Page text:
Jochen Mass, one the most intelligent F1 drivers I have ever met, echoes Jackie’s views precisely: “He was of course a millionaire, a great-looking guy and an F1 driver, so he could have pretty much any girl he chose, but the image of him as a playboy is totally wrong. He was a thoughtful, hard-working man who’d got to the top entirely on merit.”
Not that he was quite there yet. Peter did well, especially since team-mate Denny Hulme was a former champion and a McLaren man through and through; but on the eight occasions where they both finished, Hulme was ahead on six. In qualifying it was closer and towards the end of the season he outqualified Hulme four times out of five, including a fine pole at Mosport Park. By the season’s end he was fifth, beaten only by three world champions and Jacky Ickx. No shame there.
It is perhaps now worth reflecting on the workload Revson was prepared to shoulder.
In 1972 he took on not only a full season of F1 but also drove an Alfa 33 prototype at Daytona, Sebring, Brands Hatch, Le Mans and Zeltweg. Then add nine Can-Am meetings requiring weekly commutes across the Atlantic and three Indycar rounds too, at Indianapolis, Pocono and Ontario. Such a schedule would have broken a cavalier dilettante.
And so to 1973, Peter’s last full year. By his own admission he was not young any more and said he had at most three years to realise his dream of winning the F1 championship. And it was still a realistic aim for at the time he was four years younger than was Andretti when he won in 1978. But if he didn’t make it, he’d leave.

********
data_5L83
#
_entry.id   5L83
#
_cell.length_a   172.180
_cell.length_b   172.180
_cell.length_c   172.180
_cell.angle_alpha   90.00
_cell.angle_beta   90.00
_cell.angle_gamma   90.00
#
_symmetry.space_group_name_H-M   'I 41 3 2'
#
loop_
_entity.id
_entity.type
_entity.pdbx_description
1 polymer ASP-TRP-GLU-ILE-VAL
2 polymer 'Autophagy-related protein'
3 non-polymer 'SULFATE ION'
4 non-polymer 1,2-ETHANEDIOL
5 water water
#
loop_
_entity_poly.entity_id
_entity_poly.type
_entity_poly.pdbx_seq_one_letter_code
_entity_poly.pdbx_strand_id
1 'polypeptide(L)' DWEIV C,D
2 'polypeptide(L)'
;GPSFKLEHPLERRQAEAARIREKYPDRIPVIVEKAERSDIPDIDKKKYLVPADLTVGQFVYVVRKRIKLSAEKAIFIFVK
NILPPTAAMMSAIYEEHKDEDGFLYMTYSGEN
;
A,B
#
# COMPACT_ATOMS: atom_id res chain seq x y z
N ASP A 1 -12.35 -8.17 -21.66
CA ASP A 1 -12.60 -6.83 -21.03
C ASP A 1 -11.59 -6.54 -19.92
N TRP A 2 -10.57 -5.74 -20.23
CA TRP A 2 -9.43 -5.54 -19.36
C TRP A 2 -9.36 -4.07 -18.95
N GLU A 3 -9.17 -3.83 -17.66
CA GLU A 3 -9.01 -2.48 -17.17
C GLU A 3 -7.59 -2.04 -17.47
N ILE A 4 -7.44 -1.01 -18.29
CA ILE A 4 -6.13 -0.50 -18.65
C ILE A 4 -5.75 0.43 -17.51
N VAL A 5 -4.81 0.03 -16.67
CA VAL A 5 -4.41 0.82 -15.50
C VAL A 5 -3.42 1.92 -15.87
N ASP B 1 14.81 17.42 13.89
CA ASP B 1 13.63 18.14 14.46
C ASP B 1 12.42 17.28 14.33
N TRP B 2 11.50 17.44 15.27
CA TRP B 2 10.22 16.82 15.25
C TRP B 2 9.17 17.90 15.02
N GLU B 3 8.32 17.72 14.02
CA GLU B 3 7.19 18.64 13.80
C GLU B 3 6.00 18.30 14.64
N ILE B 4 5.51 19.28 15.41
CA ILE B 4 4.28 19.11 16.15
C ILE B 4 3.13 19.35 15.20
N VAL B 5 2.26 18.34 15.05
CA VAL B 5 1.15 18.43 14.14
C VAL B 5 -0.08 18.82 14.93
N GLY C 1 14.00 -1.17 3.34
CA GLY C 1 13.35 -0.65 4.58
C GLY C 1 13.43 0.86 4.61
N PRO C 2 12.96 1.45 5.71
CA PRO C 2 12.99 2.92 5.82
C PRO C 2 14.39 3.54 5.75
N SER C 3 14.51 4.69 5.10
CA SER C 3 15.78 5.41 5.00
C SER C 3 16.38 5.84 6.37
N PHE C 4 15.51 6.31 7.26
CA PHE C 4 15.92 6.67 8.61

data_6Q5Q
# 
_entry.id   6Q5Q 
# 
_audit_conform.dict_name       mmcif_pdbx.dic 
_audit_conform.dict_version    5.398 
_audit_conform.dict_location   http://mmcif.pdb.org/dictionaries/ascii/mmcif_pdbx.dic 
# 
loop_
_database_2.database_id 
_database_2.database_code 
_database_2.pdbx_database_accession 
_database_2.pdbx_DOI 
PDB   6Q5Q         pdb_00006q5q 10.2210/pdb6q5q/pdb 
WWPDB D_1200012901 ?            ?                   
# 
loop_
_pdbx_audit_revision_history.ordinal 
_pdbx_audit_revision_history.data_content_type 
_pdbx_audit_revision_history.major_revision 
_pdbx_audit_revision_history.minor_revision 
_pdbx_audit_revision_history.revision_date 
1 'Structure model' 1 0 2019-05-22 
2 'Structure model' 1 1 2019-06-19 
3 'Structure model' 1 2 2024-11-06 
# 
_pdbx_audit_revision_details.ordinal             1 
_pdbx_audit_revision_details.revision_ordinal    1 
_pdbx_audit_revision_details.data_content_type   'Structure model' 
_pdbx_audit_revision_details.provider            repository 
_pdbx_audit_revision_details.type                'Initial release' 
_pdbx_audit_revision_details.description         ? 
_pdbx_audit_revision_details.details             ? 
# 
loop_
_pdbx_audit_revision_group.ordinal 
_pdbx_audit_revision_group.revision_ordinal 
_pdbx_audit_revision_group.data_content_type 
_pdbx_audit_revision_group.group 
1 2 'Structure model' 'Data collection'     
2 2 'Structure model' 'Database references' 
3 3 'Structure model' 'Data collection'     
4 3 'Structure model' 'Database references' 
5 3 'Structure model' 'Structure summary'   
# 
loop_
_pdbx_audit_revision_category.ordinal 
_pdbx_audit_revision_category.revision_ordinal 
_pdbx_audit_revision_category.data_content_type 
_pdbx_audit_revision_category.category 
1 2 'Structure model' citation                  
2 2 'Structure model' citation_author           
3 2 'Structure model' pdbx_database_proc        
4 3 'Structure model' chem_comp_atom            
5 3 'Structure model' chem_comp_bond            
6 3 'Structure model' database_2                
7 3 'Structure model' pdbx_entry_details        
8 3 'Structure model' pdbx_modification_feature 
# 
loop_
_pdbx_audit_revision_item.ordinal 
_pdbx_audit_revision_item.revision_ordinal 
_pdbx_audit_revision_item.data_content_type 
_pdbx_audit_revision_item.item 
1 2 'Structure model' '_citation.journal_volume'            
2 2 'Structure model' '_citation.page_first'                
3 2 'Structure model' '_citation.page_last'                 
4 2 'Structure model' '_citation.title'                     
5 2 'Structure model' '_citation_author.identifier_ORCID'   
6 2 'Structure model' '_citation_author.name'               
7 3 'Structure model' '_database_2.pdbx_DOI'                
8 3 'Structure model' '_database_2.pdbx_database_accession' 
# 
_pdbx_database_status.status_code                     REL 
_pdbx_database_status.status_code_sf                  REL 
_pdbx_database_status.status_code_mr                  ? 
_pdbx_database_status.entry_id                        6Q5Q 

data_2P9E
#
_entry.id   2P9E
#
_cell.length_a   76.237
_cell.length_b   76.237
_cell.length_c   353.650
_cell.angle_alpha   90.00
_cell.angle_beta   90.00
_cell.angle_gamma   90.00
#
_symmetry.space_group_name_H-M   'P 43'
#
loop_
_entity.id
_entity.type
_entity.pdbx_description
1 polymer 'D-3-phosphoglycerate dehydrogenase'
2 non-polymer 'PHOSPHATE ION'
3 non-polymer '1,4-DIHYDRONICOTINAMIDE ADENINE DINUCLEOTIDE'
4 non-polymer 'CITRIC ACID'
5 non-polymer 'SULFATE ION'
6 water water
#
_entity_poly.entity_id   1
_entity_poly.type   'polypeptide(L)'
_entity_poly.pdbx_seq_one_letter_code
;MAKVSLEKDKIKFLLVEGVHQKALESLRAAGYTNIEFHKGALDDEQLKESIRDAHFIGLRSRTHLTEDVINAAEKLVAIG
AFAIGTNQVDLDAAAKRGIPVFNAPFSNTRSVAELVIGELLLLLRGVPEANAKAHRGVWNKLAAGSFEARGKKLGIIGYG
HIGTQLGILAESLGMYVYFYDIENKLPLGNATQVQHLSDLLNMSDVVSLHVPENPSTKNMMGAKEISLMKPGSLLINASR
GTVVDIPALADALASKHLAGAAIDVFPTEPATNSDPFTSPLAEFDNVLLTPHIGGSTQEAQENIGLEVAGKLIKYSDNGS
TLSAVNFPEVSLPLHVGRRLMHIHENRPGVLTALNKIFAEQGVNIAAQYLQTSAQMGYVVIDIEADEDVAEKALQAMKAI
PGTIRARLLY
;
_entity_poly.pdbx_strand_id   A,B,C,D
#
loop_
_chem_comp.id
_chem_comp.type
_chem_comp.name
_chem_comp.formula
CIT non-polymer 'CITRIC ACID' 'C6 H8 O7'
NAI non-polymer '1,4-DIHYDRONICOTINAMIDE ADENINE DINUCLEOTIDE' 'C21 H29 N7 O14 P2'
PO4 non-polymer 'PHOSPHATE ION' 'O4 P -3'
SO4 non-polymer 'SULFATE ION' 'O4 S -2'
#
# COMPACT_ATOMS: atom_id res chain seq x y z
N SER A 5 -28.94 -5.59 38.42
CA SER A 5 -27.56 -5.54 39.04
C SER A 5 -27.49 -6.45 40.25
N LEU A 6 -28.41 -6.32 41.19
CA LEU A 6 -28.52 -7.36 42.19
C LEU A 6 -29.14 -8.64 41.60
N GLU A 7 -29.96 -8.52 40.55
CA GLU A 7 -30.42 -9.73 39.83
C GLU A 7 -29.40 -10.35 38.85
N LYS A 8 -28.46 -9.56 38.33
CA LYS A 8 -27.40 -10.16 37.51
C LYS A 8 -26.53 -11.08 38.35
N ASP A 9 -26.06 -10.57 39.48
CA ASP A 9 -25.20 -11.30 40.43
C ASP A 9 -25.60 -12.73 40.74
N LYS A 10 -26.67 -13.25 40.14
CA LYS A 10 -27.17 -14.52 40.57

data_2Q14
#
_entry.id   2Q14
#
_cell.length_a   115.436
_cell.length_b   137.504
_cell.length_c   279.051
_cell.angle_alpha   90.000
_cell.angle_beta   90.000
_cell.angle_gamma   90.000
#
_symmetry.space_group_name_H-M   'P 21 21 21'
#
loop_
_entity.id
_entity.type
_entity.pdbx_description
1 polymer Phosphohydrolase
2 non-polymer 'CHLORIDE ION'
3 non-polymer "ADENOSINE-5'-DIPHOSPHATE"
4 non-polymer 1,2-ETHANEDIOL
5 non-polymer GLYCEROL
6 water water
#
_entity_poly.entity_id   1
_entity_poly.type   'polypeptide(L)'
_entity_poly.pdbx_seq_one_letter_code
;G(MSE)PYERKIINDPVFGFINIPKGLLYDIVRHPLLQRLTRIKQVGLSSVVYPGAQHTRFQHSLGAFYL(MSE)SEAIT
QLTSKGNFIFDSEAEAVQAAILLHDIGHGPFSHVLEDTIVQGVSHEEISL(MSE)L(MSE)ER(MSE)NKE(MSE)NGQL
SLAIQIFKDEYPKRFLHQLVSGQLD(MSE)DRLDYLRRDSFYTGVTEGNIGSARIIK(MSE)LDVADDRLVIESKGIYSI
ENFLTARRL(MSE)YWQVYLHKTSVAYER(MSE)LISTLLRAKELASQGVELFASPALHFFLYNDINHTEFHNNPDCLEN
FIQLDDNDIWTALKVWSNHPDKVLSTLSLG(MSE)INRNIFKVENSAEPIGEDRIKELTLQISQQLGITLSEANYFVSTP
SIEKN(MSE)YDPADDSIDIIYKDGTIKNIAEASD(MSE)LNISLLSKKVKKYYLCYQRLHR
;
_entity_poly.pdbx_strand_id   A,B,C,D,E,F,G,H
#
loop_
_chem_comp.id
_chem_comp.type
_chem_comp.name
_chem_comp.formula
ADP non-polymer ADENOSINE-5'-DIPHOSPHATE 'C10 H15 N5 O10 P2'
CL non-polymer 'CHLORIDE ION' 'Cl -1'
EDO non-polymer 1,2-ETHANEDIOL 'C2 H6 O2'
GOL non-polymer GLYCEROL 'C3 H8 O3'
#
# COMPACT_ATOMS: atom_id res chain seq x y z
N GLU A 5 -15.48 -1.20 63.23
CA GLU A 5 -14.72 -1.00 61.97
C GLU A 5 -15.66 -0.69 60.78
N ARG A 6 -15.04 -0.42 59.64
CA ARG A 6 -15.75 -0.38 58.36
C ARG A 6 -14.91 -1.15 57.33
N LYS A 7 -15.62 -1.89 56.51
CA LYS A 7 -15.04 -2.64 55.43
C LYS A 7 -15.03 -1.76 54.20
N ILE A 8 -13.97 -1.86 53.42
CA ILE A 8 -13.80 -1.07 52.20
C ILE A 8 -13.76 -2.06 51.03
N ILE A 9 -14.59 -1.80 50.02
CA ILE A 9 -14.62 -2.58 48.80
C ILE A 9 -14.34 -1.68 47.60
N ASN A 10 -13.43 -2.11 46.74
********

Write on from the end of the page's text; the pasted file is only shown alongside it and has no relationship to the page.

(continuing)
His relationship with Mayer had been brittle at times and was now destabilised by the recruitment of Jody Scheckter as a third driver. The young South African was widely regarded as the hottest of hotshots and Revson feared his new rival would replace him.
The season started poorly. In Argentina he came eighth while in Brazil his gearbox broke on lap three. But in South Africa he was second and only after, as he saw it, Stewart had gained an advantage by overtaking under yellows, a move JYS defends volubly to this day.
Fourth in Spain in the all-new M23 was followed by spinning out at Zolder, whereafter he returned to the US only for his Indy 500 to end in the wall after just three laps. Still it wasn’t an entirely wasted journey. There he met Marji Wallace who would become Miss USA, Miss World and Peter Revson’s companion for the rest of his short life.
The 500 meant he arrived late for Monaco and got just one day of practice, qualifying 15th and putting into perspective his eventual fifth place on a track where conventional wisdom says you cannot overtake. He was seventh in Sweden and was forced to miss the French GP because Mayer wanted him in the Pocono 500. None of which meant he arrived at Silverstone with great expectations.
It is perhaps a shame that the 1973 British GP will always be remembered for the first-lap shunt that took out nine of the 30- strong field rather than for Revson’s first F1 success. After the restart Revson worked his way through the field to win a tight-fought contest. At the flag just 3.4sec separated Peter from a young lad in fourth place called James Hunt, driving a March 731 in only his third world championship GP.